Bobby Shmurda Finally Free: Reflecting on Rap through the Decade

Bobby Shmurda Finally Free: Reflecting on Rap through the Decade

In late February, rapper Bobby Shmurda was released from the New York State correctional system after a roughly six-year sentence on charges relating to conspiracy and weapons possession. The Brooklyn native’s release has caused a stir in the rap community, as he had gained quite a bit of fame following the release of his EP “Shmurda She Wrote” before his 2014 arrest.  

The music industry, particularly the rap scene, has changed quite drastically since Shmurda was in the limelight. His release has prompted me to think about the ways that the rap scene has developed since then, what artists are popular now versus then, and whether these changes have positively or negatively impacted the hip-hop community. 

One of the largest diversions in hip-hop music that has fleshed itself out in the last six years has been a variant of trap music called “emo rap.” Trap music had been mainstream in its popularity since the mid 2000s, but this was bolstered by the rise of a sadder, more melancholy rap culture within the hip-hop scene. Personal struggles have always been a source of inspiration for musical artists all over the world, but pouring these negative emotions over high energy beats became a popular trend starting around late into the decade in 2017 and 2018. Many smaller artists were able to utilize this style and gain tremendous popularity off of it. Some popular examples of rappers that were able to make this work include Lil Uzi Vert and the late JuiceWrld. Their hits, including songs like “XO Tour Llif3” and “Lucid Dreams” have helped to cement emo rap as a substantial subgenre of rap and trap music. Emo rap can be compared to the style of rapping that was popular in the heyday of the early 2010’s, where one of the more popular subgenres of rap was Drill music. Drill, notable for its low trap beats and violent lyrics, was pioneered by artists such as Chief Keef and Young Chop, and was popularized by larger musical figures, such as Kanye West.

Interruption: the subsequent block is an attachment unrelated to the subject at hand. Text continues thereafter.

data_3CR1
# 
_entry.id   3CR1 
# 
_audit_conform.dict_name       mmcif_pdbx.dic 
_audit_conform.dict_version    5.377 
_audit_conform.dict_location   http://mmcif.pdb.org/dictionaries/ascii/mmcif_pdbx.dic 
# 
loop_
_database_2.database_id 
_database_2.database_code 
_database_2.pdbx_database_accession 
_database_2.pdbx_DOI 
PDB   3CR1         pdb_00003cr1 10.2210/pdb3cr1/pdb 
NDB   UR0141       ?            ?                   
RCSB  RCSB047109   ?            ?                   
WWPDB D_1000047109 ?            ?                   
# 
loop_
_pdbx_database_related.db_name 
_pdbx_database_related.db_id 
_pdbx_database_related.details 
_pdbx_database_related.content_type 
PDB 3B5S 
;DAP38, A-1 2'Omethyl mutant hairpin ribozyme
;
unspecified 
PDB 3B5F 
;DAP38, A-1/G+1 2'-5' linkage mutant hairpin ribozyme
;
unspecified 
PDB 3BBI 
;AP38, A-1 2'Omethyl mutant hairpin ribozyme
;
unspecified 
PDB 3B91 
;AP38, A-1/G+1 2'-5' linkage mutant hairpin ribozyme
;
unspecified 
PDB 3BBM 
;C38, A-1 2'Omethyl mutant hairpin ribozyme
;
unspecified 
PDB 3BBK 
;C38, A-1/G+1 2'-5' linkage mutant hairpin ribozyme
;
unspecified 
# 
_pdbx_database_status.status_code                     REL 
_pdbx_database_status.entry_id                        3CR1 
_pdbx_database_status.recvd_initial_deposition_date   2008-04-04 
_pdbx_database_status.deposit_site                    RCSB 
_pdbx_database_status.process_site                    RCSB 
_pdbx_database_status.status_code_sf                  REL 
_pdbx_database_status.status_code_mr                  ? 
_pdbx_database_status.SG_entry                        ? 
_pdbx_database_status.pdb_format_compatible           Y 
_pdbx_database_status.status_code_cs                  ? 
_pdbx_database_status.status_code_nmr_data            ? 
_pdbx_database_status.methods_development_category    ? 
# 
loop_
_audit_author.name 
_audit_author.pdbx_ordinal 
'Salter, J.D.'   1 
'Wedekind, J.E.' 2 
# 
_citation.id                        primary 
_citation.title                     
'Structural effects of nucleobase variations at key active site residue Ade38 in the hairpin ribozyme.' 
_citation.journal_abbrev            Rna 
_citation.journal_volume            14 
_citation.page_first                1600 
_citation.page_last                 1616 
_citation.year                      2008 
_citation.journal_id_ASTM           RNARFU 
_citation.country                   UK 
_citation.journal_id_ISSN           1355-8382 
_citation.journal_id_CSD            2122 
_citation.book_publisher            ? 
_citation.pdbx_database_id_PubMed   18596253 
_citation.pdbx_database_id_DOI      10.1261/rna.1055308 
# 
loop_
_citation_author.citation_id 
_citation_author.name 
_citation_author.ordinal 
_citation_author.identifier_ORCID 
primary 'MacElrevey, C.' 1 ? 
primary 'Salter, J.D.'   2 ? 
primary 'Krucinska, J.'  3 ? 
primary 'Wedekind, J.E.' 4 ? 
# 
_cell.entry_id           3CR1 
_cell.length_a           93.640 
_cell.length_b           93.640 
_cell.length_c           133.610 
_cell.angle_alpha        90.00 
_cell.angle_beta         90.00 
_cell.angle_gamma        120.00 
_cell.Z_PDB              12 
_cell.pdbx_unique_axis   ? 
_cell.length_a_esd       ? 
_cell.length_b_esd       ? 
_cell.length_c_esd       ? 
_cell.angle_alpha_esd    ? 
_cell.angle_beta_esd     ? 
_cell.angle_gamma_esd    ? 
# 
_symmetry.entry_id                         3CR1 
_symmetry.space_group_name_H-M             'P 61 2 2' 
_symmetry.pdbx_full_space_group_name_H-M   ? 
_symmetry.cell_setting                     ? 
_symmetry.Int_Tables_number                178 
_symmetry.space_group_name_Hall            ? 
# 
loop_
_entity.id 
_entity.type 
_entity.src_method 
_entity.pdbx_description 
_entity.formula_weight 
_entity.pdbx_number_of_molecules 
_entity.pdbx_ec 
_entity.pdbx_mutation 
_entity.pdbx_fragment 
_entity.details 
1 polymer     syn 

This gritty style of drill music was one of the contributing factors to Shmurda’s success, and it continues to influence the hip-hop scene today. The ability for artists to focus their emotions and vitriol into their music is often an indicator of the current social zeitgeist. Less popular artists at the time were also largely relatable, making their music feel incredibly real, introducing many newer names into the field. Therefore, it’s clear that the changes present in the rap community over the last several years from violent and hardcore drill rap to sad and emotional emo rap have been positive, as it allows for social and personal reflection. 

There are rumors that Shmurda has been back in the studio since his release from prison, and that new music might be on the way from him soon, so it will be insanely interesting to watch how a rapper from the past responds to the decade’s newest changes in rap music. 

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Nicholas Merlino

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